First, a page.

4. Results and Discussions
4.1. Temporal Analysis from 1992 to 2012
Classified maps of light pollution trends in China between the years of 1992–1996 and 2008–2012 are shown in Figure 4. The white portion represents minimum or no light pollution change captured by the satellite sensor, whereas the red part shows maximum light pollution increase trends, and the green section shows maximum light pollution decrease trends. Figure 4 indicates Yangtze River Delta and Tibetan Plateau are the areas that have the highest and lowest light pollution increase trend, respectively. This is because many urban and developed cities of the country are situated in the Yangtze River Delta region, whereas only a few developed cities are located in the Tibetan Plateau. The figure also shows that the eastern coastal areas, the Chengdu Plain, and the southern parts of Shanxi Province have the fastest light pollution increase trend in the country. This is understandable because the major urban cities (Shenyang, Beijing, Tianjin, Jinan, Qingdao, Nanjing, Shanghai, Hangzhou, Ningbo, Fuzhou, Xiamen, Guangzhou, Shenzhen, Chengdu, Chongqing and Xi’an) are located in these areas. According to census data, these cities are the highest-populated areas in the country, thus contributing the most to light pollution.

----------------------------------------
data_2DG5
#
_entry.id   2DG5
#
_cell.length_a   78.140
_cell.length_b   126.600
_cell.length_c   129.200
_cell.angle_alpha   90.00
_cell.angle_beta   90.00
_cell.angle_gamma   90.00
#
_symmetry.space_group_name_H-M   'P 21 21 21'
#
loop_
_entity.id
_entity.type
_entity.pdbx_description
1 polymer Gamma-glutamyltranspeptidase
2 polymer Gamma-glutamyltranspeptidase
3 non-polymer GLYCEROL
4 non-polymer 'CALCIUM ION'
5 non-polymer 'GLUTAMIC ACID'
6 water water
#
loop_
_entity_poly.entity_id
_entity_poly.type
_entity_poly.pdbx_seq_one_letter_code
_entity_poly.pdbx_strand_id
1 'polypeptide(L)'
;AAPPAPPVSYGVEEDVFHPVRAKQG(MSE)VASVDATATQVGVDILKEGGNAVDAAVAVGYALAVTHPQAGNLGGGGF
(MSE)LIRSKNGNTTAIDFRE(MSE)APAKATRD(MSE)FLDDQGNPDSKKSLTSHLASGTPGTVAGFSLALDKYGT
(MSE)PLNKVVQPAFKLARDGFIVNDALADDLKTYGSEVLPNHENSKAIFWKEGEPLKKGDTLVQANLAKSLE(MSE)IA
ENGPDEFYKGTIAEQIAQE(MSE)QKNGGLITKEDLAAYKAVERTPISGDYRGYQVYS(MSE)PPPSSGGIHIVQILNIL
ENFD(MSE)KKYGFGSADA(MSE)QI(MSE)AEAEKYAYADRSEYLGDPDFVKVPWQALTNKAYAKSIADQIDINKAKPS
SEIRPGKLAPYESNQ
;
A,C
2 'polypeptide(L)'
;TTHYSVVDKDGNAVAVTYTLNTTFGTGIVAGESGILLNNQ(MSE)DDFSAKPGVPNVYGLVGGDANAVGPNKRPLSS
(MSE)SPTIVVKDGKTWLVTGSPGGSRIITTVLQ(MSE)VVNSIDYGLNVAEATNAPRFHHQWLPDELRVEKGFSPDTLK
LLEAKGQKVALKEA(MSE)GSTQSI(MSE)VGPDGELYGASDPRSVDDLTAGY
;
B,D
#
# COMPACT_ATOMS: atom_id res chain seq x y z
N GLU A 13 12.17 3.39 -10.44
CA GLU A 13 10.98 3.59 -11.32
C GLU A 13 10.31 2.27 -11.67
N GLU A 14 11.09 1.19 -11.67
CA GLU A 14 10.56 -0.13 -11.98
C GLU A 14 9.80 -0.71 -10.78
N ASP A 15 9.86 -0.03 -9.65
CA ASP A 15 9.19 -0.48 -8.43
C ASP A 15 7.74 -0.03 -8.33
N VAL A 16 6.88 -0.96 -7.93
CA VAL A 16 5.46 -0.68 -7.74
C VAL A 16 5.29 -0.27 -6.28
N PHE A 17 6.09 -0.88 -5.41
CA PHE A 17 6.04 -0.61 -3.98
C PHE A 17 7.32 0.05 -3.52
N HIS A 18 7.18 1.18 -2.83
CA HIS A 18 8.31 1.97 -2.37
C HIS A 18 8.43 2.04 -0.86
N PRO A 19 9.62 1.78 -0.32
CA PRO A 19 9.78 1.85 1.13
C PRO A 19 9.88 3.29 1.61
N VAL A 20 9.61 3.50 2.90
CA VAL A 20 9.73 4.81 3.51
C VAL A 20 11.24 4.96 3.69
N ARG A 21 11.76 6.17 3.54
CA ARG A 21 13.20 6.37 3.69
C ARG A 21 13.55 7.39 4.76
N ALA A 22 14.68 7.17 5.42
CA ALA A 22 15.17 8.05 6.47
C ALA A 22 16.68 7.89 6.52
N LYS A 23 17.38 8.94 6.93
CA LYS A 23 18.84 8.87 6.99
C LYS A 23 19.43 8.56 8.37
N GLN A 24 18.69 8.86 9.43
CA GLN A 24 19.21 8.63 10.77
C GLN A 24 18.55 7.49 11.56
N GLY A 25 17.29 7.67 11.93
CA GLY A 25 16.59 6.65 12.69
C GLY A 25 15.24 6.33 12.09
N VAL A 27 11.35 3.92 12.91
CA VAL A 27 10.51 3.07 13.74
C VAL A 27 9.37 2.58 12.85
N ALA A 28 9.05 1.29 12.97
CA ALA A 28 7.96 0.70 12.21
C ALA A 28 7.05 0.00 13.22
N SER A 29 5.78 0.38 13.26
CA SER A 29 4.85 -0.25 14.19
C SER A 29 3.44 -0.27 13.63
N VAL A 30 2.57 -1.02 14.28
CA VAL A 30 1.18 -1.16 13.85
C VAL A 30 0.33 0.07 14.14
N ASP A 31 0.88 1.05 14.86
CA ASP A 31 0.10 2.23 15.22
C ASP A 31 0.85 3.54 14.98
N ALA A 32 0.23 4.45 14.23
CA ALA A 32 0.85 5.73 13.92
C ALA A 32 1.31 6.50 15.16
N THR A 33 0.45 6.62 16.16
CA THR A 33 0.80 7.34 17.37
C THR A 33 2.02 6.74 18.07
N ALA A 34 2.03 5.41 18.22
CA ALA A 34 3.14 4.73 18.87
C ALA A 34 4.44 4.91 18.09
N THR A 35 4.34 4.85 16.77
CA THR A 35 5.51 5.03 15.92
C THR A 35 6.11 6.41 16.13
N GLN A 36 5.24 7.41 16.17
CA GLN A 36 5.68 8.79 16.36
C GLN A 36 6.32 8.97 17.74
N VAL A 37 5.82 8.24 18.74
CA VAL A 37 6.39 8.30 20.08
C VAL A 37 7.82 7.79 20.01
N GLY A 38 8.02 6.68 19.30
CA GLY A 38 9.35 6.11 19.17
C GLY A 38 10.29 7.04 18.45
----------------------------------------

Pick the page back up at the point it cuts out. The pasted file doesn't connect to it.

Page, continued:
Figure 5, in which the green portion represents decrease trends, and the red part shows increase trends, maps the light pollution trends in China between 1992–1996 and 2000–2004 with several spatial characters. First, spatial distribution of light pollution change areas is consistent with spatial location of urban cities, especially in the Beijing-Tianjin-Tangshan region, Yangtze River Delta, Pearl River Delta, and Shandong Province (Figure 6). Numerous urban cities with rapid urbanization are located in these areas such as Beijing, Tianjin, Shanghai, Nanjing, Guangzhou, Shenzhen, Jinan, Qingdao and Suzhou. Second, the majority of eastern coastal areas indicated significant increase trends in the 1990s, whereas only provincial capitals such as Wuhan, Xi’an, Chengdu, Chongqing, Guiyang, and Xining showed increasing trends in the central and western regions. In addition, certain regions that are usually rich in mineral resources showed decreasing light pollution trends. This is understandable because the major urban cities (Datong, Handan, Pingdingshan, Maanshan, Panzhihua, and Dongying) reduced the production of mineral resources and adjusted industry structure in these areas. There was also a slight decrease in the small cities and towns, and in the central part of larger cities.